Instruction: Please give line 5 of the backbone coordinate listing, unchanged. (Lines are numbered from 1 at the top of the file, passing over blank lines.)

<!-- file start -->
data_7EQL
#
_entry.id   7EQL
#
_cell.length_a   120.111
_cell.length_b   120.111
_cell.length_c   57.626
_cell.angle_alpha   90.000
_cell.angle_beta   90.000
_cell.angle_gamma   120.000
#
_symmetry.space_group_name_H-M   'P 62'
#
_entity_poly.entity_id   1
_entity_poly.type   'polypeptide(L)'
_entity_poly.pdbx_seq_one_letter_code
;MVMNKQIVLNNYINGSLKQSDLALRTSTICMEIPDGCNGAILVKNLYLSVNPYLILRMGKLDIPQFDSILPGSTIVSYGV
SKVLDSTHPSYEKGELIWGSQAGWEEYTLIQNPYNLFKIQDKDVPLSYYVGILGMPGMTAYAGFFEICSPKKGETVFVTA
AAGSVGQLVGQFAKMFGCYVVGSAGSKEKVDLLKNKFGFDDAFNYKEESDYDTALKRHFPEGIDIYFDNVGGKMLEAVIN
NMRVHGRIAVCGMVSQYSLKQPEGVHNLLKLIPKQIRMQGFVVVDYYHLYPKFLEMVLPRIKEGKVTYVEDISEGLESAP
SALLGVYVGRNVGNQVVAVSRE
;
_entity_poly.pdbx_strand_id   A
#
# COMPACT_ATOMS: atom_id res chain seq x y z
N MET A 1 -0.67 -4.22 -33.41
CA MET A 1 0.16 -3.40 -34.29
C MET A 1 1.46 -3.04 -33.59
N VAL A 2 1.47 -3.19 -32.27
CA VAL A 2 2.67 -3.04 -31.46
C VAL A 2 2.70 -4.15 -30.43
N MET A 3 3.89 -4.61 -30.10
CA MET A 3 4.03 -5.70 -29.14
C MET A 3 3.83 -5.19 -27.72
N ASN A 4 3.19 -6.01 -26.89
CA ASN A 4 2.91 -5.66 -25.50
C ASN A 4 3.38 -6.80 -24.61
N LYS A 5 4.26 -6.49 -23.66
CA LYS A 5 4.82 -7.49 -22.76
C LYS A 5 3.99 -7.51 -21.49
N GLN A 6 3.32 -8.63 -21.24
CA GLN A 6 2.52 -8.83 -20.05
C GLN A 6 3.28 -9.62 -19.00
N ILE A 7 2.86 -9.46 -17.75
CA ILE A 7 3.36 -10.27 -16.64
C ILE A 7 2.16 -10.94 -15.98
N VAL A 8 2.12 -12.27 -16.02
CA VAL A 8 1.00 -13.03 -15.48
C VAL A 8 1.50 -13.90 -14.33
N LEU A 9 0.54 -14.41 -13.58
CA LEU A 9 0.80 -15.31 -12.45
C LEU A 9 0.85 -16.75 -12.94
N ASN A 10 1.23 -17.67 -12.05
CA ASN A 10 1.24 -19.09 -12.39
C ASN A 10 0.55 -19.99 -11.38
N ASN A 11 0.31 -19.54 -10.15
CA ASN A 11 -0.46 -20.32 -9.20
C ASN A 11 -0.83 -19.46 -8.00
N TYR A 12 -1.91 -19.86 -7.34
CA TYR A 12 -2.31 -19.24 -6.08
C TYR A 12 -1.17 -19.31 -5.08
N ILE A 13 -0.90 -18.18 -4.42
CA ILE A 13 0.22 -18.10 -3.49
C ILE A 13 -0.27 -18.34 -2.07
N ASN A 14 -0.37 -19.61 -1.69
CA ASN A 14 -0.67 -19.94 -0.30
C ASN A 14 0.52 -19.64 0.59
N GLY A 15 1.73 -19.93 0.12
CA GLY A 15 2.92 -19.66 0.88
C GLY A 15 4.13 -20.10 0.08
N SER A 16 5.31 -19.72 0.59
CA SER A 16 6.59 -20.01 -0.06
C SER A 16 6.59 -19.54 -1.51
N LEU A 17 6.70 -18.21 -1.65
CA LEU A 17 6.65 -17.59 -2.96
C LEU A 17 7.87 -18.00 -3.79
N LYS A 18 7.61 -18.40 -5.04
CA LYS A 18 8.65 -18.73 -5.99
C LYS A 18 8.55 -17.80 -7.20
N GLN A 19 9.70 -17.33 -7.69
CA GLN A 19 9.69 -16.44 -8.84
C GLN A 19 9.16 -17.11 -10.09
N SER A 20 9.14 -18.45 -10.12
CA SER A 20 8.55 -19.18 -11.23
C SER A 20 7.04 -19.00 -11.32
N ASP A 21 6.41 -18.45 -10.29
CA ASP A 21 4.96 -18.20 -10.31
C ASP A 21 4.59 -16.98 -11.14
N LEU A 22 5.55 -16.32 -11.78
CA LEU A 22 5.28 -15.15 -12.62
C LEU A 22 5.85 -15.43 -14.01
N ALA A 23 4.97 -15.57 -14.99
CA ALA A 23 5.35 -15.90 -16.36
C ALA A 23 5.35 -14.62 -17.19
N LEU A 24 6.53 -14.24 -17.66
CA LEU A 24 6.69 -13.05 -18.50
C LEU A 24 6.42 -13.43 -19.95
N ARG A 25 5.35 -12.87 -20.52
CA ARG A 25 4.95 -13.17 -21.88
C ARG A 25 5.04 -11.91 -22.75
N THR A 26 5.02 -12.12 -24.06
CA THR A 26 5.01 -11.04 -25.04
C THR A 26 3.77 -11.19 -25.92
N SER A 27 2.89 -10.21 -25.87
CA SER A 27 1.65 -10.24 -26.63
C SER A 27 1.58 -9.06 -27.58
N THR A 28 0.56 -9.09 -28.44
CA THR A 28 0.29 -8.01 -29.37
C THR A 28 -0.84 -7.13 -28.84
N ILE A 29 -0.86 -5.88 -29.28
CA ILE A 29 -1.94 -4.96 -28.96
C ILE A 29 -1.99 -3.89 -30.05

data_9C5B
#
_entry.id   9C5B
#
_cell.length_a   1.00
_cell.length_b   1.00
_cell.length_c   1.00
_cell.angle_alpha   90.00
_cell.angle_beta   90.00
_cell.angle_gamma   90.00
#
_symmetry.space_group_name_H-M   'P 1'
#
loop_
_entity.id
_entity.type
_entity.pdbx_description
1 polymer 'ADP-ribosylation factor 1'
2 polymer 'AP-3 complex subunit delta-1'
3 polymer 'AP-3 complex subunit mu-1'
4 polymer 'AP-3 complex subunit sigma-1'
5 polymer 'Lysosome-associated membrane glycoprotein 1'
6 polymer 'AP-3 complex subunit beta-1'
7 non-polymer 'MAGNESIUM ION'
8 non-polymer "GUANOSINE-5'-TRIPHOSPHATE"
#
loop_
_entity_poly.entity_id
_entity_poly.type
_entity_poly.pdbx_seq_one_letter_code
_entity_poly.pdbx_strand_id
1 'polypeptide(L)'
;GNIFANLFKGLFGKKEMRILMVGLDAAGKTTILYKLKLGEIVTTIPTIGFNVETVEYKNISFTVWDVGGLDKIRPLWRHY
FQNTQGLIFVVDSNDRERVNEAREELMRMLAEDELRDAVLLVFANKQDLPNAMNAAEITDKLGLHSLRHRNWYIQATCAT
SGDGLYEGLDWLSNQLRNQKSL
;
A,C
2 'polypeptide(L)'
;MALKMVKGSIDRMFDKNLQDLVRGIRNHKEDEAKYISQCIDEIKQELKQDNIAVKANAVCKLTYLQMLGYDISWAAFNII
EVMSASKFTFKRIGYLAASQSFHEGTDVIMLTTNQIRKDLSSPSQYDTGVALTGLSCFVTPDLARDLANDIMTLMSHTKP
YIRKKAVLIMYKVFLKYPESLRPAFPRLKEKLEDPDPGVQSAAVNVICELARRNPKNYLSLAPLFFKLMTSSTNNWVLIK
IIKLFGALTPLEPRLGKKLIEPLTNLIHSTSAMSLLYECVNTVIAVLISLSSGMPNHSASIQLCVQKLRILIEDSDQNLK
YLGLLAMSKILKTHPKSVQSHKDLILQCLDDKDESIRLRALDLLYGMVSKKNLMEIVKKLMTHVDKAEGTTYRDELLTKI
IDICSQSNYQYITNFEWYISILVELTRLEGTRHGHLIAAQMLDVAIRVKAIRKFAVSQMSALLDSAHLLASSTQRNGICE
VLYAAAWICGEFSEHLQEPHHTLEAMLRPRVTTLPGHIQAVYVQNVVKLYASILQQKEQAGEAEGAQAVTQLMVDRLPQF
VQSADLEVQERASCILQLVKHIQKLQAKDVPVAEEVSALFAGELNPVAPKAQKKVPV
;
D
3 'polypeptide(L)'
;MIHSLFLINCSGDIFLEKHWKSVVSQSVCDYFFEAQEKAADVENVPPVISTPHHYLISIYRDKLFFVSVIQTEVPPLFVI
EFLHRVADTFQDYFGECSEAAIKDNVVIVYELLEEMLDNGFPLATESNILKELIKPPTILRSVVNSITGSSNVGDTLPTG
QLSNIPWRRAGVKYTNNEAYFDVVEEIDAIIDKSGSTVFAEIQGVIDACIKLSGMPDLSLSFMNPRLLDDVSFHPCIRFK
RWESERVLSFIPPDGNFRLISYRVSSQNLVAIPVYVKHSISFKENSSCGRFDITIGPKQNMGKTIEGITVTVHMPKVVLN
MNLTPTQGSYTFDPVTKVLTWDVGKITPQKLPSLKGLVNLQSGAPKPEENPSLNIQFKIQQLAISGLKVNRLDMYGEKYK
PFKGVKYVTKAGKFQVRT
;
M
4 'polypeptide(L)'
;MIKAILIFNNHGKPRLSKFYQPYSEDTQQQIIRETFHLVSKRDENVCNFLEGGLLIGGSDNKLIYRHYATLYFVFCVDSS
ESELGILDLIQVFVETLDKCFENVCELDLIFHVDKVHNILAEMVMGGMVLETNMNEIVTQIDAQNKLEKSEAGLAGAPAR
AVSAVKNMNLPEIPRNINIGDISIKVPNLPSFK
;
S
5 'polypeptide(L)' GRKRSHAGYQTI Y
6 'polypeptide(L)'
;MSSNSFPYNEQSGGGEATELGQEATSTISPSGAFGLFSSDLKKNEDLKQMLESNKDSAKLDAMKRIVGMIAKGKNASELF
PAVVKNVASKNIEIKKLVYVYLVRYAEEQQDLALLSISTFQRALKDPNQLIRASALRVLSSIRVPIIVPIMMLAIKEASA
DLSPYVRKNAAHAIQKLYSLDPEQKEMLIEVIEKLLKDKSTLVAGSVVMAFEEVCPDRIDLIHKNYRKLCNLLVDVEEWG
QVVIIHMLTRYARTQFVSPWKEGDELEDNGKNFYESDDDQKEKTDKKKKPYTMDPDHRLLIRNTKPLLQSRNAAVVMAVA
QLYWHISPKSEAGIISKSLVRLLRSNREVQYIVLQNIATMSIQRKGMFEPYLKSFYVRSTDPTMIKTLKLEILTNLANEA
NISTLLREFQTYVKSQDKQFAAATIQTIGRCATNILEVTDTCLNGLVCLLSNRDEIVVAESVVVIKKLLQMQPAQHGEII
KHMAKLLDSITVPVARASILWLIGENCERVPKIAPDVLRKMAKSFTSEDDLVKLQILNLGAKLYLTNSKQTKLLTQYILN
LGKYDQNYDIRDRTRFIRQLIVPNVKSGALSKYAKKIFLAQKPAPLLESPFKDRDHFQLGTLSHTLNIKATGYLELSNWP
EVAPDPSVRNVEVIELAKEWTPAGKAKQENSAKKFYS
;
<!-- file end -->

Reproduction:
_cell.length_a   120.111